Ars readers of a certain age grew up in the 1970s and 1980s watching Saturday morning cartoons and singing along to Schoolhouse rock!, a series of playful animated shorts that set multiplication tables, grammar, American history and science to music. We were saddened to learn that George Newall, the last surviving member of the original team that produced this hugely influential series, has passed away at the age of 88. According to The New York Times, the cause of death was cardiac arrest. Next year the series will be 50 (!)
Newall was the creative director at McCaffrey and McCall advertising agency in the early 1970s. One day, the agency’s president, David McCall, complained that his young sons couldn’t multiply, but somehow they remembered all the lyrics to hit songs by the Rolling Stones and Jimi Hendrix. He asked Newall if it was possible to set the multiplication tables to music. Newall happened to know a musician named Ben Tucker who played bass at a venue Newall frequented and told him about the challenge. Tucker said his friend Bob Dorough could “set anything to music”—in fact, he’d once written a song about the mattress label urging new owners not to take it down under penalty of the law.
Two weeks later, Dorough Newall presented “Three is a Magic Number”, the song from the pilot episode of Schoolhouse rock! Everyone at the agency loved the tune, including art director and cartoonist Tom Yohe, who made a few doodles to accompany the song. That one song – intended to be part of an educational record album – turned into a series of three-minute short videos. (Today, we just put them on YouTube, which is where you can indeed find most of the classic fan favorites.) They pitched the series to ABC’s director of children’s programming, Michael Eisner (future Disney chairman and CEO). Warner Bros. animator Chuck Jones was also at the meeting and was so impressed that he advised Eisner to buy the series in the room.
And Schoolhouse rock! was born. The pilot episode debuted on September 2, featuring an extended version of “Three is a Magic Number” that was never re-aired and was not included in the final home media releases.
“Three Is A Magic Number”
Dorough sang this and many of the other songs in the first season (Multiplication Rock). Famed jazz singer Blossom Dearie sang “Figure Eight,” a slow number about multiples of eight accompanying a cartoon in which a little girl is skating on a cold winter’s day. Jazz drummer and singer Grady Tate did the vocals on “I Got Six” and “Naughty Number Nine”.
The latter featured a portly cat version of pool hustler Minnesota Fats, playing a nine-ball game to torment a mouse. This short was initially rejected by ABC because it violated the cigarette smoking law, which banned cigarette advertising, because the puss shark was smoking a cigar everywhere. But the network quickly relented after being assured that the cat was a villain and therefore unlikely to encourage children to smoke. Other classics from this season include ‘My Hero Zero’, ‘Elementary, My Dear’ (about a multiple of two) and ‘Lucky Seven Sampson’.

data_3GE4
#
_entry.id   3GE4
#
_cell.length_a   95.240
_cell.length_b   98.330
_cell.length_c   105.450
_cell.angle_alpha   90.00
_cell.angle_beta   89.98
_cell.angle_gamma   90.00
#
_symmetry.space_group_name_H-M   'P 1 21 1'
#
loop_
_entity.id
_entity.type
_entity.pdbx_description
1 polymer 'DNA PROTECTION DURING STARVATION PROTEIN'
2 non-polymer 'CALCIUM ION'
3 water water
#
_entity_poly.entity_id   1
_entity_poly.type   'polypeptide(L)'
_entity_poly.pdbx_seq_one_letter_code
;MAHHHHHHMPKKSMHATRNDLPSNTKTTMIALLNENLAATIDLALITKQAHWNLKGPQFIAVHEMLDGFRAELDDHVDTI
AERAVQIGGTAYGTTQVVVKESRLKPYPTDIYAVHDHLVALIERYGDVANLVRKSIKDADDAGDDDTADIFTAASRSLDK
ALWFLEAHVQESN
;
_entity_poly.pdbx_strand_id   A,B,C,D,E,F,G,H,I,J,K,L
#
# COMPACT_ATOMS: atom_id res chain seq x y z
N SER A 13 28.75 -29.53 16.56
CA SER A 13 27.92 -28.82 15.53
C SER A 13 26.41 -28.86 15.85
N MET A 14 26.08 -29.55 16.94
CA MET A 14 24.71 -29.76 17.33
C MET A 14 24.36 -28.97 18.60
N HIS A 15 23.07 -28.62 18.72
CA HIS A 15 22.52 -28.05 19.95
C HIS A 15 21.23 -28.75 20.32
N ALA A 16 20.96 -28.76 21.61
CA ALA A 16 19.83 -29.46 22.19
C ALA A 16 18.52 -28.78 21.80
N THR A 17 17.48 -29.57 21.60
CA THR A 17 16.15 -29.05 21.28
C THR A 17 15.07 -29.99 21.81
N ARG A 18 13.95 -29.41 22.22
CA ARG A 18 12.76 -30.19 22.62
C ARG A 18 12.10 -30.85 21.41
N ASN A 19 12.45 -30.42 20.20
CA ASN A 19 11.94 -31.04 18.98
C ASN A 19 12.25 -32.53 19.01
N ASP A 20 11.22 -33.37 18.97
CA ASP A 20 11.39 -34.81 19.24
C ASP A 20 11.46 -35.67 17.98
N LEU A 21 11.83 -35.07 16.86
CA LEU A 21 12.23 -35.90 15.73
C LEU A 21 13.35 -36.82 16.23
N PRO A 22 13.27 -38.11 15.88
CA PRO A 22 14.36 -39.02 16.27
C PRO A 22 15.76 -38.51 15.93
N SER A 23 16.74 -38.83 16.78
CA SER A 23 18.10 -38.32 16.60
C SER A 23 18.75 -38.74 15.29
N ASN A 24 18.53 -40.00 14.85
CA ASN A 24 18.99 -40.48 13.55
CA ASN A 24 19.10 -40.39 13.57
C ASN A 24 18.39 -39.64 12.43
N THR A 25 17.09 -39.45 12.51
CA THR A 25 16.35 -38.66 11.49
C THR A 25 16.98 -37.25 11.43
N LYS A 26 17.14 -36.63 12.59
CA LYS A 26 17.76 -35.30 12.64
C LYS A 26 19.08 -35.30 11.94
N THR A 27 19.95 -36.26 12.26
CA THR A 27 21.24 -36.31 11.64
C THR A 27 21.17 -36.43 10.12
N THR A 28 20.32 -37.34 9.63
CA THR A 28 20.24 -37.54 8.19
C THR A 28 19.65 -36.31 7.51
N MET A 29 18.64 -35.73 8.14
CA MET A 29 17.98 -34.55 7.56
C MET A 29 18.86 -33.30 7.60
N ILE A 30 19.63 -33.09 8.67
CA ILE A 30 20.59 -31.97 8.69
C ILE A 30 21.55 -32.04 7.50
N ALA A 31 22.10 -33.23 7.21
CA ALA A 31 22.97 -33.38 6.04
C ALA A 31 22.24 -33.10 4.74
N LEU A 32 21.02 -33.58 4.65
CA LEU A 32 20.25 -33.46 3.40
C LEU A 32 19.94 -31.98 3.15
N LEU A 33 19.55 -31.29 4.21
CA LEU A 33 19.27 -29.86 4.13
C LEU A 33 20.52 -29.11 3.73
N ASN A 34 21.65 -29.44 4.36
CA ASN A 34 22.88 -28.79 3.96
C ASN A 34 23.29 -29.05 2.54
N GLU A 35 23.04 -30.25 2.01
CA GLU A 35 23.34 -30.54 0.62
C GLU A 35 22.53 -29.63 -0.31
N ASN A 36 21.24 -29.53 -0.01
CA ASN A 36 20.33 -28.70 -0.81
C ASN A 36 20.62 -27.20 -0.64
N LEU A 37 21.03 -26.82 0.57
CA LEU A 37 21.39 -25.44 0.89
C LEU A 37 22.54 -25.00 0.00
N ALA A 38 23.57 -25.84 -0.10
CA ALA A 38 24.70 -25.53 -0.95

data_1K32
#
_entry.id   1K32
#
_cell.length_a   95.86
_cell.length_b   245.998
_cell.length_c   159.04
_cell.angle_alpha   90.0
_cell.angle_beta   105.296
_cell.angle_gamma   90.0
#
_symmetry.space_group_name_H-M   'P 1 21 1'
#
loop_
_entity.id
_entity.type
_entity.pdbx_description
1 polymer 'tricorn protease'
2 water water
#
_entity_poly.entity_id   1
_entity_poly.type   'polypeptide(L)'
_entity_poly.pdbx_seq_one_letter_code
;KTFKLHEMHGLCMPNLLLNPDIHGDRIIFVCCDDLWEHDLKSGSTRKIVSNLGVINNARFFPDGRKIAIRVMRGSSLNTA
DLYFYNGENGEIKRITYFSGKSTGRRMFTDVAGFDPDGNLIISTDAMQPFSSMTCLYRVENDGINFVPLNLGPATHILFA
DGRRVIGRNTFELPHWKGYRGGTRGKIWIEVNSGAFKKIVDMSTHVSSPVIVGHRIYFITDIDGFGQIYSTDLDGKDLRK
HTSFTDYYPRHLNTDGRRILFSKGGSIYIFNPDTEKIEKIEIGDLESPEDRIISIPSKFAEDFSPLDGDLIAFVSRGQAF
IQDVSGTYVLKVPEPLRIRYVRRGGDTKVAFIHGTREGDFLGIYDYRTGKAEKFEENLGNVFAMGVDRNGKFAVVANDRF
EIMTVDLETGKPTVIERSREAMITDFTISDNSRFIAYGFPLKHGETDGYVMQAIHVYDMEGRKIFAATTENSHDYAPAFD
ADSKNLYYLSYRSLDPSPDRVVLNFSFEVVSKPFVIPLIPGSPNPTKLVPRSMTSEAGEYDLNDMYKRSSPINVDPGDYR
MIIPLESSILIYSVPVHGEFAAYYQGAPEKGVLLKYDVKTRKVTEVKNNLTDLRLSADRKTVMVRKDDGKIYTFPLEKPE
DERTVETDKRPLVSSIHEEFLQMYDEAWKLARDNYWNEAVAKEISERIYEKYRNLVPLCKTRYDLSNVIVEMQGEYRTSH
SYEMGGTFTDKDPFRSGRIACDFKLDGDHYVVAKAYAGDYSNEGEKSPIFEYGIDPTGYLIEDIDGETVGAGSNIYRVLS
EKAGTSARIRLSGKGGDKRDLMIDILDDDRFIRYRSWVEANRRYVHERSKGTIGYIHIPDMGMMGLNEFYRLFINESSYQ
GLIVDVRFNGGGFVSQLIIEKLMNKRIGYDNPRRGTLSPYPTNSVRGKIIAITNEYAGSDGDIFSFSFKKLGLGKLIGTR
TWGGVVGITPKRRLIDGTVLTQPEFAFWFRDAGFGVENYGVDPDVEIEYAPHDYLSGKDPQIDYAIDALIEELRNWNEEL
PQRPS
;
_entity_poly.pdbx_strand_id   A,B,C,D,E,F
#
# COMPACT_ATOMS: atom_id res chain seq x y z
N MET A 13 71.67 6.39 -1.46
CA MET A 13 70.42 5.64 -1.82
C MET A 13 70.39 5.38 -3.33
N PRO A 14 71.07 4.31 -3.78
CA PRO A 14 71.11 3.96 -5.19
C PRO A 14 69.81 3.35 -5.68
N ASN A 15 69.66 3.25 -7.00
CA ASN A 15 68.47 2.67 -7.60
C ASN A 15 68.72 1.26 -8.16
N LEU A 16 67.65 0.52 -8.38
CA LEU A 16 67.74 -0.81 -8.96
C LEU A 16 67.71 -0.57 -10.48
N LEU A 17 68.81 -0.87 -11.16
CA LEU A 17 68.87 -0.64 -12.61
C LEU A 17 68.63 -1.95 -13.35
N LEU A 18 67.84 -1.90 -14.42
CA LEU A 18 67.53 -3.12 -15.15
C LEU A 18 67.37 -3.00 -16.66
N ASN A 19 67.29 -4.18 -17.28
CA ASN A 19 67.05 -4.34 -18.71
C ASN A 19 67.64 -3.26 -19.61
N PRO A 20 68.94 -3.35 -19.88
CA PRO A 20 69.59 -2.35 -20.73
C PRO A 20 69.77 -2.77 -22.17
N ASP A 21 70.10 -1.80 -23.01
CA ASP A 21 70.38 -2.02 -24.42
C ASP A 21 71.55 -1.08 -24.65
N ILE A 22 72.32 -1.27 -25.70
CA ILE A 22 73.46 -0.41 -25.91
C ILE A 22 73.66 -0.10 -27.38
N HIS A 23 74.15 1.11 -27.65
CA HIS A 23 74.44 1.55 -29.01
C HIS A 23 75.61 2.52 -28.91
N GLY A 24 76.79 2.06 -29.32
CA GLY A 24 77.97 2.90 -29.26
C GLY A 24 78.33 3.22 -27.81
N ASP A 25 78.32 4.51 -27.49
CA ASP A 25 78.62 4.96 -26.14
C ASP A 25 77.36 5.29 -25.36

Multiplication Rock was a runaway success, so ABC quickly ordered a second season, Grammar rock, which originally aired in 1973-74. This season expanded the pool of vocalists, with songs performed by Lynn Ahrens, Zachary Sanders, Jack Sheldon and Essra Mohawk, in addition to Dorough and Dearie.
Grammar rock was another great success – and also my childhood favorite, especially “Interjections!”, “Conjunction Junction” and “A Noun’s a Person, Place, or Thing.” Newall wrote “Unpack Your Adjectives” and “Lolly, Lolly, Lolly, Get Your Adverbs Here”, with Dorough and Ahrens dividing the rest of the songwriting duties for that season. (Newall ended up writing 10 songs in all Schoolhouse rock!) Two more shorts were added in the 1990s: “Busy Prepositions” and “The Tale of Mr. Morton” (focusing on the subject and predicate of a sentence).
As the United States geared up for its bicentennial celebrations, ABC commissioned a third season, focusing on American history and the structure of the United States government. America rock originally aired in 1975-1976 and gave the world what is arguably its most famous and popular short film, “I’m Just a Bill” (performed by Sheldon and his son John), following an animated bill from Congress while it makes its way through the complicated process of becoming a law.